In Child Development: Myths and Misunderstanding Second Editions, Jean Mercer uses intriguing vignettes and questions about children and families to guide readers in thinking critically about 59 common beliefs. Each essay confronts commonly held misconceptions about development, encouraging students to think like social scientists and to become better consumers of media messages and anecdotal stories. The book can be assigned to parallel either chronologically or topically organized child development texts. Features and Benefits: Presents 59 short essays about child development that challenge readers to reconsider their pre-conceived notions 14 new essays in the second edition confront topics like language acquisition, adoption, discipline, and nature versus nurture. Includes carefully developed critical thinking questions at the end of each essayOffers examples of research to help students make the connection between research designs and conclusions Intrigues and engages students with the theme of dispelling myths and misconceptions and challenges them to find out if their own beliefs are correct or incorrect.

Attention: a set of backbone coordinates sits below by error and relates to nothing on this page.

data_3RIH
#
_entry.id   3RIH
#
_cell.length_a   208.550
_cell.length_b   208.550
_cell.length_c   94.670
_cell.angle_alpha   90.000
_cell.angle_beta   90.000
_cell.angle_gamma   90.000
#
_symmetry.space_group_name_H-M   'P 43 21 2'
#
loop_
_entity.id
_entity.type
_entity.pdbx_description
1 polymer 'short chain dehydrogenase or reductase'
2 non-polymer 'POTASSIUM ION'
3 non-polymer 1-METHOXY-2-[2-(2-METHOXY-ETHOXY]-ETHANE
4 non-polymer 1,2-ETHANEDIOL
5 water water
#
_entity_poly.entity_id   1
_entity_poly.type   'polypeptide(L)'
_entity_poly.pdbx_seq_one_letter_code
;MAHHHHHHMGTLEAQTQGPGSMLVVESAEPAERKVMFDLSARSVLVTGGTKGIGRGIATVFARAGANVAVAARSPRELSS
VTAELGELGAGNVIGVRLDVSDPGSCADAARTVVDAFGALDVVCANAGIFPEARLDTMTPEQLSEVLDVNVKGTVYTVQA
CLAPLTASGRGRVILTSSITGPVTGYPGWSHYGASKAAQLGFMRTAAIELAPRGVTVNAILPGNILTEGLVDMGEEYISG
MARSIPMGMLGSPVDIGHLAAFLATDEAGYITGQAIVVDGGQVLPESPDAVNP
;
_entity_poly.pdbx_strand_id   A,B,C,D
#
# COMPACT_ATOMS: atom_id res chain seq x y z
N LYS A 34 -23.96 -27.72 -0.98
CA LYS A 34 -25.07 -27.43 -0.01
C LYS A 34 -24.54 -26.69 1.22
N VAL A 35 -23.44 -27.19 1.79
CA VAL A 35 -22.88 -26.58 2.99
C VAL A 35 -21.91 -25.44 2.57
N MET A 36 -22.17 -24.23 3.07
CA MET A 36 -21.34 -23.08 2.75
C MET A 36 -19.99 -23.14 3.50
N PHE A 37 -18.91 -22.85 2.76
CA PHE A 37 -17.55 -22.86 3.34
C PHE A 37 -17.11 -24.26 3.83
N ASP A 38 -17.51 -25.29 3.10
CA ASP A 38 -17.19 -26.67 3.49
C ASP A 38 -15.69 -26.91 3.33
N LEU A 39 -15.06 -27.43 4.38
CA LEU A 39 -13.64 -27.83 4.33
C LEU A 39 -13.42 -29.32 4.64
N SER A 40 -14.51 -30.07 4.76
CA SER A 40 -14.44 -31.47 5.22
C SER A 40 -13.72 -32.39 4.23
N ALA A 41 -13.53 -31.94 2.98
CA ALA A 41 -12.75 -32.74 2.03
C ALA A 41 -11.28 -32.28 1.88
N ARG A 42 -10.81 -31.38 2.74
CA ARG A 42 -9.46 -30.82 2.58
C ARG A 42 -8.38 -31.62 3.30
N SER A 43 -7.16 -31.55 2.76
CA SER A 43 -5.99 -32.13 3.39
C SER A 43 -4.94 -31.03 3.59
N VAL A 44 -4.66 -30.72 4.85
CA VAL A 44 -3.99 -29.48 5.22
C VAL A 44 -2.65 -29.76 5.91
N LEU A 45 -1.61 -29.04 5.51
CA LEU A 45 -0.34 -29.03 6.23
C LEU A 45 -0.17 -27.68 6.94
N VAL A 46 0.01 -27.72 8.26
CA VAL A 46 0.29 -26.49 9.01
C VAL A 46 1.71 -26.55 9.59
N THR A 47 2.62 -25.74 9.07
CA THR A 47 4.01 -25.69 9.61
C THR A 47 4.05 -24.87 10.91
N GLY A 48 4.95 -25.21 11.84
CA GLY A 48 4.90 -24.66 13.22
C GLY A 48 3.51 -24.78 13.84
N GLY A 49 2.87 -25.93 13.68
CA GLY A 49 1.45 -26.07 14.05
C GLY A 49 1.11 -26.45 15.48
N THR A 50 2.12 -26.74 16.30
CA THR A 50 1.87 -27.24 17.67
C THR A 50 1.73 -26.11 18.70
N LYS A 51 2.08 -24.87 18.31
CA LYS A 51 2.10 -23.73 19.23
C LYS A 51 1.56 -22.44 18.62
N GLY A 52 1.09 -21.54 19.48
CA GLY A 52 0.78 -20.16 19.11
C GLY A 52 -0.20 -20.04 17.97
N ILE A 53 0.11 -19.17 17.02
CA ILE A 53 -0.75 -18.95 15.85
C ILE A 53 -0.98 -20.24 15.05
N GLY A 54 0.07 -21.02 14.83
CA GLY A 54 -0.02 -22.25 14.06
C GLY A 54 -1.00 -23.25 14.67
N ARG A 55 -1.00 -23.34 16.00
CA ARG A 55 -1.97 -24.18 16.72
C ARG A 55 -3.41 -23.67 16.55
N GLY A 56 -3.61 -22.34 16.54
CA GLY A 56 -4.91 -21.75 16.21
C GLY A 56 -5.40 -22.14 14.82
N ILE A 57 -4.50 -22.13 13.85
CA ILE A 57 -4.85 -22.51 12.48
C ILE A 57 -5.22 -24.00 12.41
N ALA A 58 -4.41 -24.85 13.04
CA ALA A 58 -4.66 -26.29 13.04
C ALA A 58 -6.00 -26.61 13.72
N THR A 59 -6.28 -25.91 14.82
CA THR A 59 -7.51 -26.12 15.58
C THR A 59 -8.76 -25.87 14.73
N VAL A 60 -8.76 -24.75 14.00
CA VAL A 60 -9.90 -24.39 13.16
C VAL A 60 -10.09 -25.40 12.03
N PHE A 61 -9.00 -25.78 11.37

People who were Adopted will always be Unhappy because they have Suffered a Primal Wound
Miriam and Derek had been trying to get pregnant for 2 years. When their friends talked about “having fun trying,” they were wrong. The two were very discouraged, and Miriam brought up the possibility of adoption. Derek told her, “I guess that would be okay with me, but my Mom is going to raise the roof if we do that.” “How mad can she get?” said Miriam. “I'm going to bring it up with her when we go over for supper. Let's just find out what we're dealing with.” Derek's mother, Emma, wasn't exactly mad when ...